Typically, some of these use a "Velcro"-type tongue, or strap with laces as shown in U.S. Pat. Nos. 4,114,297 and 4,361,972; or one or two "Velcro" straps without laces as shown in U.S. Pat. Nos. 4,308,672 and 4,642,914.

An important factor in providing a perfect, slip-free fit for the foot within a cycling shoe at the crucial area directly over the pedal axle, and making the shoe completely comfortable for long-time use, has heretofore been overlooked by manufacturers of cycling shoes having such "Velcro"-type closures. That is the use of separately adjustable inner and outer straps, one primarily for adjusting the fit at the instep, and the other for separately and independently adjusting the fit at the forefoot.

SUMMARY OF THE INVENTION

Accordingly, it is a general object of this invention to provide a cyclist shoe having a pair of separately and independently adjustable straps with hook and pile connections, one primarily to adjust the fit at the instep, and the other primarily to adjust the fit at the forefoot.

Another object is to provide a cyclist shoe with an upper having a vamp with a variable throat located between side panels, an inner strap secured at opposite ends in the side panels and extending in a diagonal direction across the throat and effective when tightened to apply a squeezing force to the vamp in that diagonal direction for primarily fitting the shoe to a cyclist's instep, and a separate, adjustable outer strap overlying the inner strap and comprising a relatively large flexible panel covering a substantial portion of the vamp around the throat and extending in a transverse direction between the side panels effective when tightened to apply a supplemental squeezing force to the vamp in that transverse direction for primarily fitting the shoe to the cyclist's forefoot.

Another object is to provide an elastic closure member in the throat to resist opening thereof.

Another object is to provide such a cyclist shoe in which the inner strap comprises a fastener strap and an anchor strap, the fastener strap being an elongated hook and pile retention member extending in a diagonal direction relative to the throat and the anchor strap being a flexible member overlying the throat and having a loop at the free end engageable with the free end of the fastener strap; and the outer strap overlies the inner strap and comprises a relatively large flexible panel with hook and pile retention means acting between its free end and an attachment area on one of the side panels.

Another object is to provide a window in the free end of the outer strap through which the fastener strap may readily be grasped to re-adjust the tension of the inner strap independently of the outer strap.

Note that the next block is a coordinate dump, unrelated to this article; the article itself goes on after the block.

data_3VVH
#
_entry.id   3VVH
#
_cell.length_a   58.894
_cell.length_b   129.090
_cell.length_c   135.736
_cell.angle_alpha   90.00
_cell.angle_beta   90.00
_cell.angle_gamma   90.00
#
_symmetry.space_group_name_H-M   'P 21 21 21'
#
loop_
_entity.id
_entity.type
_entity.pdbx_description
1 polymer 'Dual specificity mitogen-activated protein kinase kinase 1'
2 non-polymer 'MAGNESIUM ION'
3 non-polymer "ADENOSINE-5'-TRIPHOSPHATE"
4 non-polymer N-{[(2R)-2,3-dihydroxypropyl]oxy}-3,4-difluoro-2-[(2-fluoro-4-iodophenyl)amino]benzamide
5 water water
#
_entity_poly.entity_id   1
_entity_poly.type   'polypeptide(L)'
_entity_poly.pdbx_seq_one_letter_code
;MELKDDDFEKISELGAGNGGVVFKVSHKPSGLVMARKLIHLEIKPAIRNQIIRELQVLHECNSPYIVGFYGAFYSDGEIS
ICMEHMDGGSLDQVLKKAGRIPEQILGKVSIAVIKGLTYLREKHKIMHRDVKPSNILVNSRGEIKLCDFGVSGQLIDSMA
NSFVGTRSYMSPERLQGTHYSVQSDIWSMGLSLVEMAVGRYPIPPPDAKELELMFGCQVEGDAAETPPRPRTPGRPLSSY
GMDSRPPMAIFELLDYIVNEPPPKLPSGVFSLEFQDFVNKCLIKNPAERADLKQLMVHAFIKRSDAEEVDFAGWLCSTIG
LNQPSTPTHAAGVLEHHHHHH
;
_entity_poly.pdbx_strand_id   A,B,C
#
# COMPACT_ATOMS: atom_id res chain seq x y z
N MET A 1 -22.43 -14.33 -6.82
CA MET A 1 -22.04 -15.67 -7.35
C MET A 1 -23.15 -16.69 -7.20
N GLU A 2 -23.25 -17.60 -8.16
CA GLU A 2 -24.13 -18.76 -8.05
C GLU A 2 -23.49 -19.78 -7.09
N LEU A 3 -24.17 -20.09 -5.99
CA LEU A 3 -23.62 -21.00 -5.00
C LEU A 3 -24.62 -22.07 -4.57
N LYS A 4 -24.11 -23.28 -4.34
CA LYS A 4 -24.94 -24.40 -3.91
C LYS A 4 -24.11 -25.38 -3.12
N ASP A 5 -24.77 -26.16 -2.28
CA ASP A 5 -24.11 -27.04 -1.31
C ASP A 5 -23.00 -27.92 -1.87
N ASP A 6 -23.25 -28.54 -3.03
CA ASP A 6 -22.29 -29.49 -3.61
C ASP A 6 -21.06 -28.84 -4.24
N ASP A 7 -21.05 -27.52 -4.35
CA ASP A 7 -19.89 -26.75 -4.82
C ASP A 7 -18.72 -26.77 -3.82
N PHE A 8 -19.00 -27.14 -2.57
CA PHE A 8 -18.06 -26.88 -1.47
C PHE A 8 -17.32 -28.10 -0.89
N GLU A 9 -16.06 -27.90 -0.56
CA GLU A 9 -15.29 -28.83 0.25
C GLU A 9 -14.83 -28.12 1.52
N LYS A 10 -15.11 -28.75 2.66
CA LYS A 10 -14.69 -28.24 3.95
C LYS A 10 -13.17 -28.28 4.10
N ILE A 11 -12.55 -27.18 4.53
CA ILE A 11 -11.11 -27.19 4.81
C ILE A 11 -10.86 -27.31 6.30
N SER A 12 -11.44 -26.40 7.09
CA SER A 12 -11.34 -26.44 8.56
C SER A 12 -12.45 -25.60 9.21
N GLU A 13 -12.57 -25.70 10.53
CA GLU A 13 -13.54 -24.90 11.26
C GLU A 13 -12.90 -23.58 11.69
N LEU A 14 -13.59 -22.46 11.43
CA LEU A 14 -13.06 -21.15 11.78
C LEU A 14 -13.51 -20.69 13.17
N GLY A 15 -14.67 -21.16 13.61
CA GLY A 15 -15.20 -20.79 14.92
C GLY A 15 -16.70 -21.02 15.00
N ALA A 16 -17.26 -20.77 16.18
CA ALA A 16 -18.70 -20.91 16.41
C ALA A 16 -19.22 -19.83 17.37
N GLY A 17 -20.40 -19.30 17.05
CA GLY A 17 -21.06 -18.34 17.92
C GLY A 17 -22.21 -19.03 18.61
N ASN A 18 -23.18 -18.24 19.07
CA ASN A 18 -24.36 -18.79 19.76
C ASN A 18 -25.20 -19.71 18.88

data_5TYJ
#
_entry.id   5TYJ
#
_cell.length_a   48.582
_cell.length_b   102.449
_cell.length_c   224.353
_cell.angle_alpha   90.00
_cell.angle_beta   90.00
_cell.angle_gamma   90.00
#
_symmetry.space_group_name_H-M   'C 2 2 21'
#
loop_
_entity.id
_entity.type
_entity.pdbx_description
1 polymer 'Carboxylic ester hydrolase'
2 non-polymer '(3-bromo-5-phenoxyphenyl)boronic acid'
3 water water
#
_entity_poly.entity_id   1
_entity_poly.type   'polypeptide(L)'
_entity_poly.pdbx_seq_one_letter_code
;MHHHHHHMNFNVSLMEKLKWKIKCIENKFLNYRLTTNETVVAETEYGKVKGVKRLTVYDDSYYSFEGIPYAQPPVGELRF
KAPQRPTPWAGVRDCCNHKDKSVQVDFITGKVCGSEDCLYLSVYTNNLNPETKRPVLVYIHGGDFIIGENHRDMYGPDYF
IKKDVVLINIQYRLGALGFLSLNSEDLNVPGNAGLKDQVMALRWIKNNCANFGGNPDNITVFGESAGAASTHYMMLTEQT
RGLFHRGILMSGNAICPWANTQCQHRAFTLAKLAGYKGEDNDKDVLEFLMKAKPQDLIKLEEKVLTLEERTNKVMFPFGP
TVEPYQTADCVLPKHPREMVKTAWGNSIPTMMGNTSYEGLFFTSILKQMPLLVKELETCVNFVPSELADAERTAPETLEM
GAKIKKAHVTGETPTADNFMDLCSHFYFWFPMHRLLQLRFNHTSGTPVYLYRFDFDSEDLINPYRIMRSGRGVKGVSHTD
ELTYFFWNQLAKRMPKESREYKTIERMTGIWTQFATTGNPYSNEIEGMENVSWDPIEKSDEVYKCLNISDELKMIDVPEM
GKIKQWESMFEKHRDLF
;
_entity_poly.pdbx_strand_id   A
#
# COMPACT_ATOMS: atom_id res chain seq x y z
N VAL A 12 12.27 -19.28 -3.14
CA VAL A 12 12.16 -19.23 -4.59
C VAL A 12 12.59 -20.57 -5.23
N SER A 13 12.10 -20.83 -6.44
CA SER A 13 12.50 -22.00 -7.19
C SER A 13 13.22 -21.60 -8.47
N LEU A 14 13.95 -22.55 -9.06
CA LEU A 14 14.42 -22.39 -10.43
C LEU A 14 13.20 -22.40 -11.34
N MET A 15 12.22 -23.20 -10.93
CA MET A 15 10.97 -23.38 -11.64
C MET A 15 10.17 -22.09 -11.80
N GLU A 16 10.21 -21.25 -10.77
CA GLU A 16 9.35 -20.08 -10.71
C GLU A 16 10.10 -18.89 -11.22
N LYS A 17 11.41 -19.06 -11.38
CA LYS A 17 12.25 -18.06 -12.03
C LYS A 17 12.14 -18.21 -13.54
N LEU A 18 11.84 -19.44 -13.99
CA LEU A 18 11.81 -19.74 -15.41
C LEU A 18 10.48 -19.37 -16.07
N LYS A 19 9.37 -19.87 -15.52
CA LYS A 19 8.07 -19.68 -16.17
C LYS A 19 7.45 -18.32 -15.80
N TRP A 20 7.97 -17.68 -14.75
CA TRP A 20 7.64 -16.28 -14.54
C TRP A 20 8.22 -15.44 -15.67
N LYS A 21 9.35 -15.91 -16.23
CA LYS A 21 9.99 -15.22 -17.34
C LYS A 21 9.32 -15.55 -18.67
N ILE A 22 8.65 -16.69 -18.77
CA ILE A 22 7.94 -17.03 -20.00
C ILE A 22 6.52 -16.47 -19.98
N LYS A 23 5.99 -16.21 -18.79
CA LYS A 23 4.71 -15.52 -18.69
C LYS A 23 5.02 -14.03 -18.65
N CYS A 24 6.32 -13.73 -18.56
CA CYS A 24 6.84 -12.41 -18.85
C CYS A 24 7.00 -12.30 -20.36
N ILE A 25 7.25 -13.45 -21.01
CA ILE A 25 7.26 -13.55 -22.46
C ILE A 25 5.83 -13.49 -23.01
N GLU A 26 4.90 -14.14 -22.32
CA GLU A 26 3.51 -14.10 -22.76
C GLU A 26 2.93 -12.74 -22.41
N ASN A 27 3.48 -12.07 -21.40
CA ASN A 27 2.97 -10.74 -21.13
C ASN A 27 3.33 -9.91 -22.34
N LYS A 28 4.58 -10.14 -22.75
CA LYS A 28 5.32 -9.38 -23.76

Another object is to hingedly secure the anchor strap and the outer strap to the same side panel.

BRIEF DESCRIPTION OF THE DRAWINGS

Other objects and advantages will be apparent from the following description taken in connection with the drawings in which:

FIG. 1 is a perspective view of a cyclist's shoe illustrating a preferred form of the present invention with inner and outer cinch-type closure straps in open positions;

FIG. 2 is a partially closed view similar to FIG. 1 showing the inner closure strap closed;

FIG. 3 is a fully closed view similar to FIGS. 1 and 2 showing both the inner and outer closure straps closed;

FIG. 4 is a top plan view of FIG. 3; and

FIG. 5 is a right side elevational view of FIGS. 3 and 4, with the outer strap partially cut away to show the hinged connection of the inner strap to the inside side panel.

Like parts are referred to by like reference characters throughout the figures of the drawings.

DESCRIPTION OF THE PREFERRED EMBODIMENT

Referring now to the specific embodiment of the invention shown in the drawings, the cyclist's shoe is generally designated 20. It comprises a sole 22 of firm leather or plastics material, and an upper 24 of relatively flexible leather and nylon mesh. The upper has a vamp 26 with a variable throat 28 located between outside and inside side panels 30 and 32 respectively.

The undersurface of the sole 22 has plastics heel and toe plates 34 and 36 respectively, and an intermediate cleat 38 held in place by adjustment bolt 40. The cleat has a conventional downward slot 42 engageable with a complementary cage (not shown) on a bicycle pedal. As the description proceeds, it will be evident that while the invention is shown applied to a cleated bicycle racing shoe, it may be applied to sports shoes generally.